Boolean Connection Algebras: A New Approach to the RegionConnection Calculus
 Artificial Intelligence
, 1999
"... The RegionConnection Calculus (RCC) is a well established formal system for qualitative spatial reasoning. It provides an axiomatization of space which takes regions as primitive, rather than as constructions from sets of points. The paper introduces boolean connection algebras (BCAs), and prove ..."
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Cited by 43 (7 self)
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The RegionConnection Calculus (RCC) is a well established formal system for qualitative spatial reasoning. It provides an axiomatization of space which takes regions as primitive, rather than as constructions from sets of points. The paper introduces boolean connection algebras (BCAs), and proves that these structures are equivalent to models of the RCC axioms. BCAs permit a wealth of results from the theory of lattices and boolean algebras to be applied to RCC. This is demonstrated by two theorems which provide constructions for BCAs from suitable distributive lattices. It is already well known that regular connected topological spaces yield models of RCC, but the theorems in this paper substantially generalize this result. Additionally, the lattice theoretic techniques used provide the first proof of this result which does not depend on the existence of points in regions. Keywords: RegionConnection Calculus, Qualitative Spatial Reasoning, Boolean Connection Algebra, Mer...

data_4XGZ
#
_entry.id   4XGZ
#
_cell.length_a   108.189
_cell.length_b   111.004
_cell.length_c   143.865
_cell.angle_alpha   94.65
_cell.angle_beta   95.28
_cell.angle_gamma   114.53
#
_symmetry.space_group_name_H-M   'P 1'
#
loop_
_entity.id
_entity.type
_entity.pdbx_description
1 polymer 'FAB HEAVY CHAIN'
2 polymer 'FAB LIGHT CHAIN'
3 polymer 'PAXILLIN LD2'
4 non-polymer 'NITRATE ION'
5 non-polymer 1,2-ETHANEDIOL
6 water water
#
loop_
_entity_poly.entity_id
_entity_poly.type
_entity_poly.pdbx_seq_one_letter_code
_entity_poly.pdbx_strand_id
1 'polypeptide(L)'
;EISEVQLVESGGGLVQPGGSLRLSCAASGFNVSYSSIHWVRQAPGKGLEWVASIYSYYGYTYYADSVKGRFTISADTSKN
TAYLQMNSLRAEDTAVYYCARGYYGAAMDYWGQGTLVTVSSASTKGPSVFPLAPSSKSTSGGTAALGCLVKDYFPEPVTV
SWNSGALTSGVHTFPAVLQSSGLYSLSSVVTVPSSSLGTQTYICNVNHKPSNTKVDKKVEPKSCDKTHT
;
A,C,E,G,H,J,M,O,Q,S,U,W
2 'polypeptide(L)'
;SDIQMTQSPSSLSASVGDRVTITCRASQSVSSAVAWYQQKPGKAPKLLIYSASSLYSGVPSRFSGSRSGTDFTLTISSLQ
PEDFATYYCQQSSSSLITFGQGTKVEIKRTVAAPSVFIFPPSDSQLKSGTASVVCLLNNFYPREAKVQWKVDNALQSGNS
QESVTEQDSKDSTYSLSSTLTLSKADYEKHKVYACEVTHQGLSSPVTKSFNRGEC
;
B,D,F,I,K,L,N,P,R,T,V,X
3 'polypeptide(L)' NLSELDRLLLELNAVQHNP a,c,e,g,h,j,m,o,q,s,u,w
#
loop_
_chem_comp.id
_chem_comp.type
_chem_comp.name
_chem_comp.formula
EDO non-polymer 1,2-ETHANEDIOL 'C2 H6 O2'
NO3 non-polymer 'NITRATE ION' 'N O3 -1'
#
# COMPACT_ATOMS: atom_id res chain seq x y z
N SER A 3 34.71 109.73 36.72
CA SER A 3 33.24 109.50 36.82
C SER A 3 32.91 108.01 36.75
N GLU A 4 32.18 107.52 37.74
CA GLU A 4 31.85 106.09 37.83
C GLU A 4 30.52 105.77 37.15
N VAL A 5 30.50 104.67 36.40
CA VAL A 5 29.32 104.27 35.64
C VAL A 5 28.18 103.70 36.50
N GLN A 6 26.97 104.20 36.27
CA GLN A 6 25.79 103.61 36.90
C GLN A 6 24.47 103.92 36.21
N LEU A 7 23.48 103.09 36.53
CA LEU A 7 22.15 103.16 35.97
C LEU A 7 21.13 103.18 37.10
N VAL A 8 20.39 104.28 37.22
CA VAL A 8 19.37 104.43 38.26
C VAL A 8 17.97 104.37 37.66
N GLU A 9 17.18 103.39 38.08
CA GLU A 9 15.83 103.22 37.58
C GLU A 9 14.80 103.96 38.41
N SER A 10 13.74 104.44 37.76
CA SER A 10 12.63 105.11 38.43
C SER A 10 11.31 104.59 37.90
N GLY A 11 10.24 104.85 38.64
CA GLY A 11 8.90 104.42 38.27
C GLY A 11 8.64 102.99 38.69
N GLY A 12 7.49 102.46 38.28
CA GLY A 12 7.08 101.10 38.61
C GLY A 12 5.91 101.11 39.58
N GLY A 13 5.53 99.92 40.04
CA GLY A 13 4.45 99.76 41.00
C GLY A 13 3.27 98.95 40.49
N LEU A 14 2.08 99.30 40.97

The expressivity of quantifying over regions
 J. of Logic and Computation
"... We categorize in recursiontheoretic terms the expressivity of a number of firstorder languages that allow quantification over regions in Euclidean space. Specifically we show the following: 1. Let U be any class of closed regions in Euclidean space that includes all simple polygons. Let C(x, y) be ..."